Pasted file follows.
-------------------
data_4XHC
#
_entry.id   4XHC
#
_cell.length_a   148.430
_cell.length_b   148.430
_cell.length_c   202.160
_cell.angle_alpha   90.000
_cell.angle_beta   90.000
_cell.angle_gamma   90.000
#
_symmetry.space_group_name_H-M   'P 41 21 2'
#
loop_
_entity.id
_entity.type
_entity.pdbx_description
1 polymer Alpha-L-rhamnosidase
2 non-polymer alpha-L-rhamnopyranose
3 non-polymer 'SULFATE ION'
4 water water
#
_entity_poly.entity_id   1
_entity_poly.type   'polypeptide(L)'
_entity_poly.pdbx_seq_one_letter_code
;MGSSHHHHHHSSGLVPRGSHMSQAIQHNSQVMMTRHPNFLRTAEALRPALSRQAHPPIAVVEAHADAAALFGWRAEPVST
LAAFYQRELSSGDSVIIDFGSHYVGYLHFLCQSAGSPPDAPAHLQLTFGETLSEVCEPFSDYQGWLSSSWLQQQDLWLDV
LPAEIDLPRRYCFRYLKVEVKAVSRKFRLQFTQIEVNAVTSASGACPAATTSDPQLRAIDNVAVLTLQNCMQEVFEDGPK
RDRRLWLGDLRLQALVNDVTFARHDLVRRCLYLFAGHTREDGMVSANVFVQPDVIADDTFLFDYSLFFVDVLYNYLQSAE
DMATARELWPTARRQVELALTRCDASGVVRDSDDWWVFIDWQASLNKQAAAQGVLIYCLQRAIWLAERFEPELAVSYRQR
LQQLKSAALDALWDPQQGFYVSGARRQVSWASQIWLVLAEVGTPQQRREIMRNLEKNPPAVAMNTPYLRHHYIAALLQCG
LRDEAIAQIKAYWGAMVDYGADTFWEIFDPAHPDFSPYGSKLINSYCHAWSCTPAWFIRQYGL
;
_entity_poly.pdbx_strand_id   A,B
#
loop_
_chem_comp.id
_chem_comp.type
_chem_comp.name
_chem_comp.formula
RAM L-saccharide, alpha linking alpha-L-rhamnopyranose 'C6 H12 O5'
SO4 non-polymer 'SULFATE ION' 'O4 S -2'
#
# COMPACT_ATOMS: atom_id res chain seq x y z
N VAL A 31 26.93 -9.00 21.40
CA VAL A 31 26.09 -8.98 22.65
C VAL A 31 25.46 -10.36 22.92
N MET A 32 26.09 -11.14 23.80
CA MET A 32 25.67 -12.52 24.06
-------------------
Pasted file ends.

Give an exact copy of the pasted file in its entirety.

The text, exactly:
data_4XHC
#
_entry.id   4XHC
#
_cell.length_a   148.430
_cell.length_b   148.430
_cell.length_c   202.160
_cell.angle_alpha   90.000
_cell.angle_beta   90.000
_cell.angle_gamma   90.000
#
_symmetry.space_group_name_H-M   'P 41 21 2'
#
loop_
_entity.id
_entity.type
_entity.pdbx_description
1 polymer Alpha-L-rhamnosidase
2 non-polymer alpha-L-rhamnopyranose
3 non-polymer 'SULFATE ION'
4 water water
#
_entity_poly.entity_id   1
_entity_poly.type   'polypeptide(L)'
_entity_poly.pdbx_seq_one_letter_code
;MGSSHHHHHHSSGLVPRGSHMSQAIQHNSQVMMTRHPNFLRTAEALRPALSRQAHPPIAVVEAHADAAALFGWRAEPVST
LAAFYQRELSSGDSVIIDFGSHYVGYLHFLCQSAGSPPDAPAHLQLTFGETLSEVCEPFSDYQGWLSSSWLQQQDLWLDV
LPAEIDLPRRYCFRYLKVEVKAVSRKFRLQFTQIEVNAVTSASGACPAATTSDPQLRAIDNVAVLTLQNCMQEVFEDGPK
RDRRLWLGDLRLQALVNDVTFARHDLVRRCLYLFAGHTREDGMVSANVFVQPDVIADDTFLFDYSLFFVDVLYNYLQSAE
DMATARELWPTARRQVELALTRCDASGVVRDSDDWWVFIDWQASLNKQAAAQGVLIYCLQRAIWLAERFEPELAVSYRQR
LQQLKSAALDALWDPQQGFYVSGARRQVSWASQIWLVLAEVGTPQQRREIMRNLEKNPPAVAMNTPYLRHHYIAALLQCG
LRDEAIAQIKAYWGAMVDYGADTFWEIFDPAHPDFSPYGSKLINSYCHAWSCTPAWFIRQYGL
;
_entity_poly.pdbx_strand_id   A,B
#
loop_
_chem_comp.id
_chem_comp.type
_chem_comp.name
_chem_comp.formula
RAM L-saccharide, alpha linking alpha-L-rhamnopyranose 'C6 H12 O5'
SO4 non-polymer 'SULFATE ION' 'O4 S -2'
#
# COMPACT_ATOMS: atom_id res chain seq x y z
N VAL A 31 26.93 -9.00 21.40
CA VAL A 31 26.09 -8.98 22.65
C VAL A 31 25.46 -10.36 22.92
N MET A 32 26.09 -11.14 23.80
CA MET A 32 25.67 -12.52 24.06